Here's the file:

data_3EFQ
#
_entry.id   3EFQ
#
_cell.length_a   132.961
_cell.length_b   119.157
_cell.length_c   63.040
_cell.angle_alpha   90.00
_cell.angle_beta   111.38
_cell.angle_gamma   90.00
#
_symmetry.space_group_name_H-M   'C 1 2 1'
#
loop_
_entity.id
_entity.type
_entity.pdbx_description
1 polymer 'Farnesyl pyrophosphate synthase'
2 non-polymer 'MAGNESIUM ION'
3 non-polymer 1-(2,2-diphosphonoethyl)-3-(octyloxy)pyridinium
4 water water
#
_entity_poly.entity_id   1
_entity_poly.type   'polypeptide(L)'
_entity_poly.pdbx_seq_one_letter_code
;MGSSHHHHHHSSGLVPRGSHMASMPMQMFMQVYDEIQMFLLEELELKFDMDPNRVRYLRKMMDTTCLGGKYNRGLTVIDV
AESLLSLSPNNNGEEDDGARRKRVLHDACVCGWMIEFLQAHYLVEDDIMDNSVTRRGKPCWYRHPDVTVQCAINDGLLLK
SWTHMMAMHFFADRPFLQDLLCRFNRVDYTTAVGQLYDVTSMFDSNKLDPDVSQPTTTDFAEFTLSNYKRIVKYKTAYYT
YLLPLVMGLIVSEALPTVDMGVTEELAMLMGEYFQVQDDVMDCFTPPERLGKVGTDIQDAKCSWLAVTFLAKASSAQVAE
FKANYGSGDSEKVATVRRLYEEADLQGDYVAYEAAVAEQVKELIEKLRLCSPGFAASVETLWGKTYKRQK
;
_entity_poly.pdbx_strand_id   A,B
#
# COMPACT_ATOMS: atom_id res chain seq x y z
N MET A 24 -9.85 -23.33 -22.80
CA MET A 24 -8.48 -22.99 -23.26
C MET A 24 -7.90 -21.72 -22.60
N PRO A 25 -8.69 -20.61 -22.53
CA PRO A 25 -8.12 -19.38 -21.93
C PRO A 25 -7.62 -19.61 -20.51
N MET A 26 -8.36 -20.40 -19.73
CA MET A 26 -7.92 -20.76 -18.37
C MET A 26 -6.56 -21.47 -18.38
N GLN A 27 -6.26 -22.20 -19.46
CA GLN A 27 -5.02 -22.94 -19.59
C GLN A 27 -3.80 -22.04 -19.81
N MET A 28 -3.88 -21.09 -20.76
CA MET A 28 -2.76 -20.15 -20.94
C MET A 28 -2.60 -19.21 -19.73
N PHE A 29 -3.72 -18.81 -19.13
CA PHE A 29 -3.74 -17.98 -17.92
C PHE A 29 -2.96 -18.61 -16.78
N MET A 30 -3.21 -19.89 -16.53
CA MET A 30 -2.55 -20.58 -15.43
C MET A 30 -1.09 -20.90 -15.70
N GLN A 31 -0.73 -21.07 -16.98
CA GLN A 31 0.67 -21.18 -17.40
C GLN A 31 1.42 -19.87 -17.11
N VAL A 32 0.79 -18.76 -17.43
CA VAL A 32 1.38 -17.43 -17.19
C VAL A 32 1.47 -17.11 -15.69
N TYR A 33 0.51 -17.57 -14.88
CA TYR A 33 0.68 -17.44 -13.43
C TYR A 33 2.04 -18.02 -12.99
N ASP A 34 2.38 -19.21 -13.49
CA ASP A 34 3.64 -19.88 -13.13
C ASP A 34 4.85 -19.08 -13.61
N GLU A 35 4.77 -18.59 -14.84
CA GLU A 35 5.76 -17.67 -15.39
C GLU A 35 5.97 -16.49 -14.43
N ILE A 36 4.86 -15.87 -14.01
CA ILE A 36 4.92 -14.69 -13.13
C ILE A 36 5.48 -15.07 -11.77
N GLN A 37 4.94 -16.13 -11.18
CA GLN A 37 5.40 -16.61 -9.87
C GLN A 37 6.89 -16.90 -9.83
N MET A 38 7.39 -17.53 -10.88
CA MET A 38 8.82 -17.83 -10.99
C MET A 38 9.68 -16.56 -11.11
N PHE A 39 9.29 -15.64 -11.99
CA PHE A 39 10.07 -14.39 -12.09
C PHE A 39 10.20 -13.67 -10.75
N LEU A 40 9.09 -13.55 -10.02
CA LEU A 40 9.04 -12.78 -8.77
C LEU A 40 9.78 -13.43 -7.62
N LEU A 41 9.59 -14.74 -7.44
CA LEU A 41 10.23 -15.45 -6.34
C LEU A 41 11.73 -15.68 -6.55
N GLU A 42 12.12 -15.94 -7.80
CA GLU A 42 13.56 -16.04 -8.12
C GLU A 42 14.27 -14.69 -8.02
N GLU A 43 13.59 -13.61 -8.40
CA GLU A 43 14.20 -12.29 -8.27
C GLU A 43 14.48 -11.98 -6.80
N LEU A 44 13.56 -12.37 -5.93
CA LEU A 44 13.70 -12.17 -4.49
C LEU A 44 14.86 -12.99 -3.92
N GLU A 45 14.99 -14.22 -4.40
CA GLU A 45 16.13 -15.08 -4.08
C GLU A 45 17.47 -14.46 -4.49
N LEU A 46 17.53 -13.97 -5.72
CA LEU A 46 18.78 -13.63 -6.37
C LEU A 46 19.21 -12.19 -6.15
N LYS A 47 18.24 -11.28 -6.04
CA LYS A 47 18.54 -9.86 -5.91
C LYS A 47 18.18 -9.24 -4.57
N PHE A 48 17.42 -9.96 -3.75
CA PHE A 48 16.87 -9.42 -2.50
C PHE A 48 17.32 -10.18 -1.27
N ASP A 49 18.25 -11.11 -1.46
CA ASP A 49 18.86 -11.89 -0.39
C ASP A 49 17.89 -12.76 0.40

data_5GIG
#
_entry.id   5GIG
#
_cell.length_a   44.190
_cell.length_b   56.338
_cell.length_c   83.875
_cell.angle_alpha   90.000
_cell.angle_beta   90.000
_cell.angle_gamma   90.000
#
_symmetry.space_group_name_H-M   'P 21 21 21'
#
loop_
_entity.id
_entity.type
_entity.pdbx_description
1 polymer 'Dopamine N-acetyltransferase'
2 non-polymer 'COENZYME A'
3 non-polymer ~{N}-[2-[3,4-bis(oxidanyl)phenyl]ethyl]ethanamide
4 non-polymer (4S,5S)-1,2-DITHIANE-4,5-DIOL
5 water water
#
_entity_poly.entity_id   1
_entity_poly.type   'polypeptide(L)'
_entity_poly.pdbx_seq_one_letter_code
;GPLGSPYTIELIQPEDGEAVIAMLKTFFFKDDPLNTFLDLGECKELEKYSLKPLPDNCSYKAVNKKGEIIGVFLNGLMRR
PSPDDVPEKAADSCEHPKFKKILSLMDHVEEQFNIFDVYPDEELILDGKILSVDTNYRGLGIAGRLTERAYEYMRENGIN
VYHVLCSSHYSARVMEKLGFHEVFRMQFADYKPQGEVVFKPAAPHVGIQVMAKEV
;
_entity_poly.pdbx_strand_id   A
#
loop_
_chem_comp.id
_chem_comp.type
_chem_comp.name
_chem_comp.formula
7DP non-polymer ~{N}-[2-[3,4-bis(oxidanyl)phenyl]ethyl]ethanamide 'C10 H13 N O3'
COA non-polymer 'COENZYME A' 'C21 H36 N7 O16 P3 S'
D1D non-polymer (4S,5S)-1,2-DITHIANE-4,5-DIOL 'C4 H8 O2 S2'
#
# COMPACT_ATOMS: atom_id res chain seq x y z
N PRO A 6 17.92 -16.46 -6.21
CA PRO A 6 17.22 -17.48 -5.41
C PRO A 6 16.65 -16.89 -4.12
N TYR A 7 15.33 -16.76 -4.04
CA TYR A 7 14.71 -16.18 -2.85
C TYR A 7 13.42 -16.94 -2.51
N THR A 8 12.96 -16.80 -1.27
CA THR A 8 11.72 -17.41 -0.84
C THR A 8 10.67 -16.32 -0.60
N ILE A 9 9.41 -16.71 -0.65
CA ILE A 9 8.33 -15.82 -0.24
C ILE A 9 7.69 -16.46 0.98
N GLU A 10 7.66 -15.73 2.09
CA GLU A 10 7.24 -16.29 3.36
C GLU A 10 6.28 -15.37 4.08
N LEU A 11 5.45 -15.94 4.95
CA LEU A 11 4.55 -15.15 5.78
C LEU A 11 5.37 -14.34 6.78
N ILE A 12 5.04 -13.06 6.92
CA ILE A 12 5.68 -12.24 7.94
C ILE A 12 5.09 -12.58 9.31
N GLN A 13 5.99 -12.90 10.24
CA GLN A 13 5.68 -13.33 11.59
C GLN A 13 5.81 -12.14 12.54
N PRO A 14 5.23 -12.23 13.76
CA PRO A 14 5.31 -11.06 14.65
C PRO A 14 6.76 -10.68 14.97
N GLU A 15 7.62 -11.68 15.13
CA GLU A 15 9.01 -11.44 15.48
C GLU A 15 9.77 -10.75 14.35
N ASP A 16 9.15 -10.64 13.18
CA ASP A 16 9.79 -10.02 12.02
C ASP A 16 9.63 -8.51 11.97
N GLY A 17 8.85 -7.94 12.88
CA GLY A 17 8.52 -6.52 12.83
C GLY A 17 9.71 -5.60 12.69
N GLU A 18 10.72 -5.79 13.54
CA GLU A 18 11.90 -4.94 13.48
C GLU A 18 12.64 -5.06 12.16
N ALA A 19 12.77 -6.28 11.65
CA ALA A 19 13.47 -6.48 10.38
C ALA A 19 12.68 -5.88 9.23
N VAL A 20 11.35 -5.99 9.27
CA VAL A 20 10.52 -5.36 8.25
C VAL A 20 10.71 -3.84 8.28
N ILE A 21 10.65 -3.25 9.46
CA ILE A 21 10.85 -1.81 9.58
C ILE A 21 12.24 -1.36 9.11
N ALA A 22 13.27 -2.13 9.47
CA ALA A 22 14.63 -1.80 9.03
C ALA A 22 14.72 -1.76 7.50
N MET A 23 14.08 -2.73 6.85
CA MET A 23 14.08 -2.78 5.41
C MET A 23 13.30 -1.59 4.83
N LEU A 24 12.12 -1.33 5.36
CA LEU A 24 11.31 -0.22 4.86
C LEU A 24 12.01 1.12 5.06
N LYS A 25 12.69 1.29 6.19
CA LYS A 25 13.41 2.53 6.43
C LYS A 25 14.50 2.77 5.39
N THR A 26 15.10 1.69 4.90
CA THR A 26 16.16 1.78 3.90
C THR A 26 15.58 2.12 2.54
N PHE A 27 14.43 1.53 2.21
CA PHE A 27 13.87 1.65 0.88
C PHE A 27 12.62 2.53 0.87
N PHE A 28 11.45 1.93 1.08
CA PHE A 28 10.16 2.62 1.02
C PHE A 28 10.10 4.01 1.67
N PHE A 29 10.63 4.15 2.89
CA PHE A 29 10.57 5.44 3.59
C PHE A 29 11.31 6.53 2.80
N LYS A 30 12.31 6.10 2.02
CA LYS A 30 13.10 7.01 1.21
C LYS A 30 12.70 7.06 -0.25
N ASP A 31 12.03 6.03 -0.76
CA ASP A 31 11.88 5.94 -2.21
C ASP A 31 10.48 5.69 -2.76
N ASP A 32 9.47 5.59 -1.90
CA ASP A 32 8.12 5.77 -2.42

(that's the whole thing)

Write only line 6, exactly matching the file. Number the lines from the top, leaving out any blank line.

_cell.length_b   119.157